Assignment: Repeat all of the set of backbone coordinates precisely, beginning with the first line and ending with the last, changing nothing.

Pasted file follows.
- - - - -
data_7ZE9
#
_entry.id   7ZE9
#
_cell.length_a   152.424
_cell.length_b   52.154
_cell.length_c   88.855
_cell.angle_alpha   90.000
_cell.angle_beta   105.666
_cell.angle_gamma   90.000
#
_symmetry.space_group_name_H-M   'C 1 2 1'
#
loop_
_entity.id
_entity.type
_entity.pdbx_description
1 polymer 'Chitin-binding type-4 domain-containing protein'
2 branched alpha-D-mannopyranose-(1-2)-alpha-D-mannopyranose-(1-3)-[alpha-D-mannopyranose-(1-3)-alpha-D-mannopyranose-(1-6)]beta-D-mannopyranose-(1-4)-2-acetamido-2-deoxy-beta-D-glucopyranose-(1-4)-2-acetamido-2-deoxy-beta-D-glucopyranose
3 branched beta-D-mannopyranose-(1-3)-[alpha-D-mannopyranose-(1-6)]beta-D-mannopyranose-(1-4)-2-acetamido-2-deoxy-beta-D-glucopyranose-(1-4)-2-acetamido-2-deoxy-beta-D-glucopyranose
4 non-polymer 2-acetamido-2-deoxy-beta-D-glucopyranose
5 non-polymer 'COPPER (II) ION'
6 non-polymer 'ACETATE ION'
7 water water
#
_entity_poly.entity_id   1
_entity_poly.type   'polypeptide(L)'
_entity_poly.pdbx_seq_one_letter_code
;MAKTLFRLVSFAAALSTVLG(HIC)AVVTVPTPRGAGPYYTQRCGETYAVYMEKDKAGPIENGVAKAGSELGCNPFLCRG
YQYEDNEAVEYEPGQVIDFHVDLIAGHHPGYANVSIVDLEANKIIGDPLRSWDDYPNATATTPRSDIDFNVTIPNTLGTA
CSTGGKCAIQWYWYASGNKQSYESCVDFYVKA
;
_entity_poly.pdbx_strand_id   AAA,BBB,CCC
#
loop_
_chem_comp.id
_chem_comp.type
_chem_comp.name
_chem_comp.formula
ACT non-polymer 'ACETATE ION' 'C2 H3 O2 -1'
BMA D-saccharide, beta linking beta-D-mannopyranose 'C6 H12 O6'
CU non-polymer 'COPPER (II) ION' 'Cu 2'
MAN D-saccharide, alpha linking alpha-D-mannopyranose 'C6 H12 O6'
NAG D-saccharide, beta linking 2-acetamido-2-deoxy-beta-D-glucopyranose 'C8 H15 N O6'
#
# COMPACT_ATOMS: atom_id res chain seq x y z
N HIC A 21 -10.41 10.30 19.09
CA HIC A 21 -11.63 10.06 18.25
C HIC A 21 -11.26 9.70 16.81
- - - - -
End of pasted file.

data_7ZE9
#
_entry.id   7ZE9
#
_cell.length_a   152.424
_cell.length_b   52.154
_cell.length_c   88.855
_cell.angle_alpha   90.000
_cell.angle_beta   105.666
_cell.angle_gamma   90.000
#
_symmetry.space_group_name_H-M   'C 1 2 1'
#
loop_
_entity.id
_entity.type
_entity.pdbx_description
1 polymer 'Chitin-binding type-4 domain-containing protein'
2 branched alpha-D-mannopyranose-(1-2)-alpha-D-mannopyranose-(1-3)-[alpha-D-mannopyranose-(1-3)-alpha-D-mannopyranose-(1-6)]beta-D-mannopyranose-(1-4)-2-acetamido-2-deoxy-beta-D-glucopyranose-(1-4)-2-acetamido-2-deoxy-beta-D-glucopyranose
3 branched beta-D-mannopyranose-(1-3)-[alpha-D-mannopyranose-(1-6)]beta-D-mannopyranose-(1-4)-2-acetamido-2-deoxy-beta-D-glucopyranose-(1-4)-2-acetamido-2-deoxy-beta-D-glucopyranose
4 non-polymer 2-acetamido-2-deoxy-beta-D-glucopyranose
5 non-polymer 'COPPER (II) ION'
6 non-polymer 'ACETATE ION'
7 water water
#
_entity_poly.entity_id   1
_entity_poly.type   'polypeptide(L)'
_entity_poly.pdbx_seq_one_letter_code
;MAKTLFRLVSFAAALSTVLG(HIC)AVVTVPTPRGAGPYYTQRCGETYAVYMEKDKAGPIENGVAKAGSELGCNPFLCRG
YQYEDNEAVEYEPGQVIDFHVDLIAGHHPGYANVSIVDLEANKIIGDPLRSWDDYPNATATTPRSDIDFNVTIPNTLGTA
CSTGGKCAIQWYWYASGNKQSYESCVDFYVKA
;
_entity_poly.pdbx_strand_id   AAA,BBB,CCC
#
loop_
_chem_comp.id
_chem_comp.type
_chem_comp.name
_chem_comp.formula
ACT non-polymer 'ACETATE ION' 'C2 H3 O2 -1'
BMA D-saccharide, beta linking beta-D-mannopyranose 'C6 H12 O6'
CU non-polymer 'COPPER (II) ION' 'Cu 2'
MAN D-saccharide, alpha linking alpha-D-mannopyranose 'C6 H12 O6'
NAG D-saccharide, beta linking 2-acetamido-2-deoxy-beta-D-glucopyranose 'C8 H15 N O6'
#
# COMPACT_ATOMS: atom_id res chain seq x y z
N HIC A 21 -10.41 10.30 19.09
CA HIC A 21 -11.63 10.06 18.25
C HIC A 21 -11.26 9.70 16.81